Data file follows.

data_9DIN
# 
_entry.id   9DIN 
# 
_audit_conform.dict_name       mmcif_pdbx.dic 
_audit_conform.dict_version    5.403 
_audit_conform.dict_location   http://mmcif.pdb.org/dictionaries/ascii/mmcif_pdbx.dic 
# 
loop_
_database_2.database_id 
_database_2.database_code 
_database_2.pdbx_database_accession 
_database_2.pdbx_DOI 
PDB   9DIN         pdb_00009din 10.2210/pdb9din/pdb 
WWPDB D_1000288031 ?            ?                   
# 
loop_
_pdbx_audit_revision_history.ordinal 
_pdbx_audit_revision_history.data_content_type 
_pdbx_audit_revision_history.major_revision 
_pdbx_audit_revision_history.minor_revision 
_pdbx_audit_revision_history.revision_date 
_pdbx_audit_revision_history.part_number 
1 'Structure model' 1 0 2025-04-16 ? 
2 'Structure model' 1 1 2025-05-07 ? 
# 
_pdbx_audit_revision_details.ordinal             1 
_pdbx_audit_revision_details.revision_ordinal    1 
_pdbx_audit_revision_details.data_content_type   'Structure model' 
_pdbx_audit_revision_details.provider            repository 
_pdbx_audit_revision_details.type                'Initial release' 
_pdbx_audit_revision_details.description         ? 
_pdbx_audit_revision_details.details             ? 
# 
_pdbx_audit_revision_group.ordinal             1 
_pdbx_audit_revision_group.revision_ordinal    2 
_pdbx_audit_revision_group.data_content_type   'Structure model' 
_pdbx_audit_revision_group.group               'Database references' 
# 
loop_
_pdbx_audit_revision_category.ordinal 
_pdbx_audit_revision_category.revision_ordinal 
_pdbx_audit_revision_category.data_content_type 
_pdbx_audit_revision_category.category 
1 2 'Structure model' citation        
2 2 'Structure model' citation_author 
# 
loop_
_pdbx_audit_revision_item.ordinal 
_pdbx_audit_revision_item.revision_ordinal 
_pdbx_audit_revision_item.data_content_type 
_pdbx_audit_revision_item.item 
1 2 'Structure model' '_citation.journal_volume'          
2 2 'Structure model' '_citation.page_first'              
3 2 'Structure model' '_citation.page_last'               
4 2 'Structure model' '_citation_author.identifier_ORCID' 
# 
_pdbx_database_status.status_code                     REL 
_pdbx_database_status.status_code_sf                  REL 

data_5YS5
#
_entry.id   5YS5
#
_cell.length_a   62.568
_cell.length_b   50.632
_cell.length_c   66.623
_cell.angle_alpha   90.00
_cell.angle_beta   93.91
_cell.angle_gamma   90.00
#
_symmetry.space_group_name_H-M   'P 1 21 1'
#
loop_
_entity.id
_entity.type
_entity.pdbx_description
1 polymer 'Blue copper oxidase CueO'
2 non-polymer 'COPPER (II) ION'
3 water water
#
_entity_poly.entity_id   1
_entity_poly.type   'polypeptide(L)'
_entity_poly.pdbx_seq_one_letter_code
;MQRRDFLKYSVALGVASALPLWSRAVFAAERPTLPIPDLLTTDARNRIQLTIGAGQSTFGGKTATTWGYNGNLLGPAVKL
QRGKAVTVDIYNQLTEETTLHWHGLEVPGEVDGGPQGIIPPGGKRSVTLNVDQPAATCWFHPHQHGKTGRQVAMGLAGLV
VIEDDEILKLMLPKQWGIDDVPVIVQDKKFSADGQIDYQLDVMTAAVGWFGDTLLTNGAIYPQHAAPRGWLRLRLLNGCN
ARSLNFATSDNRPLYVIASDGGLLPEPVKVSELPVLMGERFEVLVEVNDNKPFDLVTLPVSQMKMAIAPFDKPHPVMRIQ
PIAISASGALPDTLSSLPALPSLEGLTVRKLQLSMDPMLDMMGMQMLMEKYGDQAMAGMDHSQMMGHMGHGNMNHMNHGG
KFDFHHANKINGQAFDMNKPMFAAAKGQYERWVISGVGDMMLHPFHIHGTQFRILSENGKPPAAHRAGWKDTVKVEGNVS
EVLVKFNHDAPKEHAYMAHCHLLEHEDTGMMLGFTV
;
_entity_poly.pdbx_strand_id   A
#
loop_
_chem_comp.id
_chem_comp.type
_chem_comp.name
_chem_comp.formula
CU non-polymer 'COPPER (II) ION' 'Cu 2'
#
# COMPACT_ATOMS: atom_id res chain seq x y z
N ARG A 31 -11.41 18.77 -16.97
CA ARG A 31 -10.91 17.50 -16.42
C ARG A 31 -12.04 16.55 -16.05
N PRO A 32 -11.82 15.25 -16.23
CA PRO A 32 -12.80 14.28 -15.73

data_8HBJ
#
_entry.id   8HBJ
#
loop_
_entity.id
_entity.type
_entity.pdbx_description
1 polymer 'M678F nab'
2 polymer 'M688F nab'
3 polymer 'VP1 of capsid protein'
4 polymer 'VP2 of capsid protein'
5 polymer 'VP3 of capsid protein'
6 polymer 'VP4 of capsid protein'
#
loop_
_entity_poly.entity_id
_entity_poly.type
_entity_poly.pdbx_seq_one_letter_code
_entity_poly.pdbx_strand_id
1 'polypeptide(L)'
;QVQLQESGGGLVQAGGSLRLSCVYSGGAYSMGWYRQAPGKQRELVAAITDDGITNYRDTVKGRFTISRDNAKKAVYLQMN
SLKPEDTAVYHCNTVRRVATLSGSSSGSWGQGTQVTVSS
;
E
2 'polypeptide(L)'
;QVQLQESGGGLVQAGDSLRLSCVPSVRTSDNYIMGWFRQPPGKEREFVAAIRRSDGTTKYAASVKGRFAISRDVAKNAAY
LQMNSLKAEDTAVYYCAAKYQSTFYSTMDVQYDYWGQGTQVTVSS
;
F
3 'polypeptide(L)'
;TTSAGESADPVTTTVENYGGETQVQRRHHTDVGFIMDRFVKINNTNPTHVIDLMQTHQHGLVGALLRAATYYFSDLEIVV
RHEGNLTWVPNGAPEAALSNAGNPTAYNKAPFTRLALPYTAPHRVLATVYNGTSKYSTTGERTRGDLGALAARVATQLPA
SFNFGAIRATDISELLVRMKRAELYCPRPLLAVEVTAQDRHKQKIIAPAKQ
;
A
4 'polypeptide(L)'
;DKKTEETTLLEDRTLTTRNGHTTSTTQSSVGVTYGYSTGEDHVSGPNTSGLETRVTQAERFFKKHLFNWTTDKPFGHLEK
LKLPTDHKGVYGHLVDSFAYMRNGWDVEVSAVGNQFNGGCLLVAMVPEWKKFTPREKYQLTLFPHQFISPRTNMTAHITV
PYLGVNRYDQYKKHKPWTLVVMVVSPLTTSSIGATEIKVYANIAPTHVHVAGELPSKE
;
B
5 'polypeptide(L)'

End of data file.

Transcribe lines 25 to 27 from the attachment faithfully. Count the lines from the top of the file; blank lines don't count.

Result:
2 'Structure model' 1 1 2025-05-07 ? 
# 
_pdbx_audit_revision_details.ordinal             1 